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Does the UK-public's aversion to inequalities in health differ by group-labelling and health-gain type? A choice-experiment

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  • McNamara, Simon
  • Tsuchiya, Aki
  • Holmes, John

Abstract

Public health policy has two primary aims: promoting population health and reducing health inequalities. When these aims conflict, policy-makers must determine the relative importance to place on each in decision-making. We conducted a computer-based, face-to-face, choice-experiment to explore how the UK-public think government should act in these situations; and to explore how “inequality-aversion” may differ depending on the groups between which a health inequality exists and type of health an intervention provides. We tested three hypotheses: (1) the UK-public are more averse to inequalities in health between socioeconomic groups than they are to inequalities in health between neutrally labelled groups; (2) this difference is, at least in part, driven by the role non-health information plays in determining aversion to inequalities in health between socioeconomic groups; and (3) the UK-public are more willing to prioritise groups with lower lifetime health over groups with higher lifetime health if an intervention improves life-expectancy than if it improves quality-of-life. Eighty people participated in Sheffield and Hull in May/June 2019. Each participant completed three Person-Trade-Off exercises between interventions that would improve population health and reduce health inequalities, or improve population health by a larger amount but increase health inequalities. Participants were randomised to exercises involving scenarios with socioeconomic groups or neutrally-labelled groups, and each answered questions about three health-benefit types: increased life-expectancy; pain-relief; and mobility-improvement. Following the exercises, participants provided rationales for their selections. Respondents were (1) more averse to inequalities in health between socioeconomic groups than neutrally labelled groups. Participant rationales suggest (2) this divergence is partly motivated by factors other than health: for example, financial inequality between socioeconomic groups. The sample was also (3) more willing to prioritise neutrally labelled groups with lower lifetime health if an intervention improves life-expectancy rather than if it improves quality-of-life.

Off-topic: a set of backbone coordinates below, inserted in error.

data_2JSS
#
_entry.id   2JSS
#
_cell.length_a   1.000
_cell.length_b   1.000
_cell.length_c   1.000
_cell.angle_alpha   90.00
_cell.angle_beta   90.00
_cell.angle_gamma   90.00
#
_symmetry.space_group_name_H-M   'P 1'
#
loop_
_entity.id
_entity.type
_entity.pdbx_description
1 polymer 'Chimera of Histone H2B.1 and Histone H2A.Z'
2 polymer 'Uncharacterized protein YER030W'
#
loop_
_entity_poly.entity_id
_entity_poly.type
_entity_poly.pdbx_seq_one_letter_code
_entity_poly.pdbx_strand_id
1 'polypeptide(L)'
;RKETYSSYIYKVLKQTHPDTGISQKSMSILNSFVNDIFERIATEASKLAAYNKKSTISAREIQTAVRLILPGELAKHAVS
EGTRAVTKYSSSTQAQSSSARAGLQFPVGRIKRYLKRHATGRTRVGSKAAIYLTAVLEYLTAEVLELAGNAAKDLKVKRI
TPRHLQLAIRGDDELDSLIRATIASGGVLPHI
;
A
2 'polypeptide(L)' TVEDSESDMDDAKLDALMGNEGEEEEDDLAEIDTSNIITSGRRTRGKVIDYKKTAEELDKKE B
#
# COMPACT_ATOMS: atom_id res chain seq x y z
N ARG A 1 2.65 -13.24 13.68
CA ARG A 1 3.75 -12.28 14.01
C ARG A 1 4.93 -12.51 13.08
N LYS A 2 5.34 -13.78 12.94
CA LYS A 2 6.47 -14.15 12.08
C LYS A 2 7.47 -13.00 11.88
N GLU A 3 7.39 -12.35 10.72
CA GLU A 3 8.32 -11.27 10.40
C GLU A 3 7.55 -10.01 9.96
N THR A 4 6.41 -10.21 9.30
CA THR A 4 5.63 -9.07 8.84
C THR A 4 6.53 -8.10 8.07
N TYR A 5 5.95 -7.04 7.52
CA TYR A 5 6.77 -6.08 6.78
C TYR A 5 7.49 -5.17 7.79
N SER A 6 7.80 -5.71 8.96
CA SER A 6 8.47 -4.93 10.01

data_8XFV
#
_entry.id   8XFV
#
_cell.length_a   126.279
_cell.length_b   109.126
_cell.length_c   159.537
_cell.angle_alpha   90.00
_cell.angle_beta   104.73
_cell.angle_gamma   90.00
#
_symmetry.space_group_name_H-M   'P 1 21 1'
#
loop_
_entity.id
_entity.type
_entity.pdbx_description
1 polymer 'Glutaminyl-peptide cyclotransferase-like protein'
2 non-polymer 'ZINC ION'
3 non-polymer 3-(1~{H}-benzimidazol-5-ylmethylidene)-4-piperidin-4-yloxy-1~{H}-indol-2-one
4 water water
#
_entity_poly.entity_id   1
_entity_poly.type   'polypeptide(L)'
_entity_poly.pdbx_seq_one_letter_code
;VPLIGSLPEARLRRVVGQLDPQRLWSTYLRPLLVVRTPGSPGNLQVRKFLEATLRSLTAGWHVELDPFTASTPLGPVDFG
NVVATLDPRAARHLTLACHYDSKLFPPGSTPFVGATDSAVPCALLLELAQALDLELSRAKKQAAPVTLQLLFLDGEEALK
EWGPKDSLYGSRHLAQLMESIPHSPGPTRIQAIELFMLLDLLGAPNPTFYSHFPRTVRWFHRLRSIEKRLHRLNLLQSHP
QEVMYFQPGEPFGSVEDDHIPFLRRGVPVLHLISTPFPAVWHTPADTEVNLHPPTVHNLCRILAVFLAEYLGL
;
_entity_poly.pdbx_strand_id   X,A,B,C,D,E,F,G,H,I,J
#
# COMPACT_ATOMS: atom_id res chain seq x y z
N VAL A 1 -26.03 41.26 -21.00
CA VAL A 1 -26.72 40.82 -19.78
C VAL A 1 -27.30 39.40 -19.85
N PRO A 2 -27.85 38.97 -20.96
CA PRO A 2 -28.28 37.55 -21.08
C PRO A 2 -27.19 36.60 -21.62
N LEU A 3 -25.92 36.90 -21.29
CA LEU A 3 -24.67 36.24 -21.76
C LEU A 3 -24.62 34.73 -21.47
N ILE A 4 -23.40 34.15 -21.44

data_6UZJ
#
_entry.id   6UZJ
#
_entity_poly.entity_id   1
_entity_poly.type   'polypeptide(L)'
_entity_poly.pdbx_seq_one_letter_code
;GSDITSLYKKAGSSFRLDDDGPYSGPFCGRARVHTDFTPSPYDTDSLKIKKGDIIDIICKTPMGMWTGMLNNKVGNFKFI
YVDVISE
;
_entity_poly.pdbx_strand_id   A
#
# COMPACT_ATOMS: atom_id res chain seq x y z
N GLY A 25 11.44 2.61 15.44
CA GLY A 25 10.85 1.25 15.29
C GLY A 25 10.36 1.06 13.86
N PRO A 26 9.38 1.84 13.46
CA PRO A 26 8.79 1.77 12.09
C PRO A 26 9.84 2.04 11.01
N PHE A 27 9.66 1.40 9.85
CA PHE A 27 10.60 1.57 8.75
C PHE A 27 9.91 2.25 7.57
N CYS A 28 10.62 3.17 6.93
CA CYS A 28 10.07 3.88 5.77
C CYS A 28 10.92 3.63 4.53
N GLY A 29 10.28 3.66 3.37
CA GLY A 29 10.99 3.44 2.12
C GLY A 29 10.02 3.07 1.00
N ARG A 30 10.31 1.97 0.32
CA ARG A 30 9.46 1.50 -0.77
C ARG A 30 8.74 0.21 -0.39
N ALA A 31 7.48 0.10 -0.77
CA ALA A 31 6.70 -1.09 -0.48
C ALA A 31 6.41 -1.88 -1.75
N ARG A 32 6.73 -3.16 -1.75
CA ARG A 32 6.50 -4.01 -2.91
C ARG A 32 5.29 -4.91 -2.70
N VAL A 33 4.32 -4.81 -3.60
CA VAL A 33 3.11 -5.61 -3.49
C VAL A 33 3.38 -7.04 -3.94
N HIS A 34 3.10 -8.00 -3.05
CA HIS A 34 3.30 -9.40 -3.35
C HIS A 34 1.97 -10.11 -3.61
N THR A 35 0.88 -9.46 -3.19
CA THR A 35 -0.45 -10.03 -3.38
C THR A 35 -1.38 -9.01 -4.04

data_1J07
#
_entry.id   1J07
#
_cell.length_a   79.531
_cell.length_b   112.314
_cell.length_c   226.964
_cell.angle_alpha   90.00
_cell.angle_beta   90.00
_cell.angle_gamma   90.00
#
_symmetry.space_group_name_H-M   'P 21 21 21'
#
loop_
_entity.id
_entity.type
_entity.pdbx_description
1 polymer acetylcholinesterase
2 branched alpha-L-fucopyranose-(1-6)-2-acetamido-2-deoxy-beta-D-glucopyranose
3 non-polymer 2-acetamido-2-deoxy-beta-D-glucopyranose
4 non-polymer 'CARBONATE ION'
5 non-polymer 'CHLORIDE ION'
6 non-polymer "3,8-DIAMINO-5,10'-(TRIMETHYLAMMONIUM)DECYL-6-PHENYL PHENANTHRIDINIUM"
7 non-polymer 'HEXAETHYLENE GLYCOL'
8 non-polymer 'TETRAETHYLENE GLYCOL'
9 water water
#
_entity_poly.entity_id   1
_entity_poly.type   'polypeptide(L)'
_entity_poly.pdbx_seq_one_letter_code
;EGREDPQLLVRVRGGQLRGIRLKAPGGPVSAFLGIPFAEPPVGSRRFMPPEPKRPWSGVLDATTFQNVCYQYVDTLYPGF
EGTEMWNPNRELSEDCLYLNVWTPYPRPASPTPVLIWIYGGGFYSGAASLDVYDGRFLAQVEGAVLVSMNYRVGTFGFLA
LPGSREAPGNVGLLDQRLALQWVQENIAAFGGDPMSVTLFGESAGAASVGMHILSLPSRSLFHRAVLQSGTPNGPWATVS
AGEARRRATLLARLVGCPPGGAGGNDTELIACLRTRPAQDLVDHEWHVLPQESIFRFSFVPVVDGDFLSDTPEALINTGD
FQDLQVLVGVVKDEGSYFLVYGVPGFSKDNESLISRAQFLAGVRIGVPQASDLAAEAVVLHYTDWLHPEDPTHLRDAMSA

Suggested Citation

  • McNamara, Simon & Tsuchiya, Aki & Holmes, John, 2021. "Does the UK-public's aversion to inequalities in health differ by group-labelling and health-gain type? A choice-experiment," Social Science & Medicine, Elsevier, vol. 269(C).
  • Handle: RePEc:eee:socmed:v:269:y:2021:i:c:s0277953620307929
    DOI: 10.1016/j.socscimed.2020.113573
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    References listed on IDEAS

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    1. Chris Sampson’s journal round-up for 25th January 2021
      by Chris Sampson in The Academic Health Economists' Blog on 2021-01-25 12:01:17

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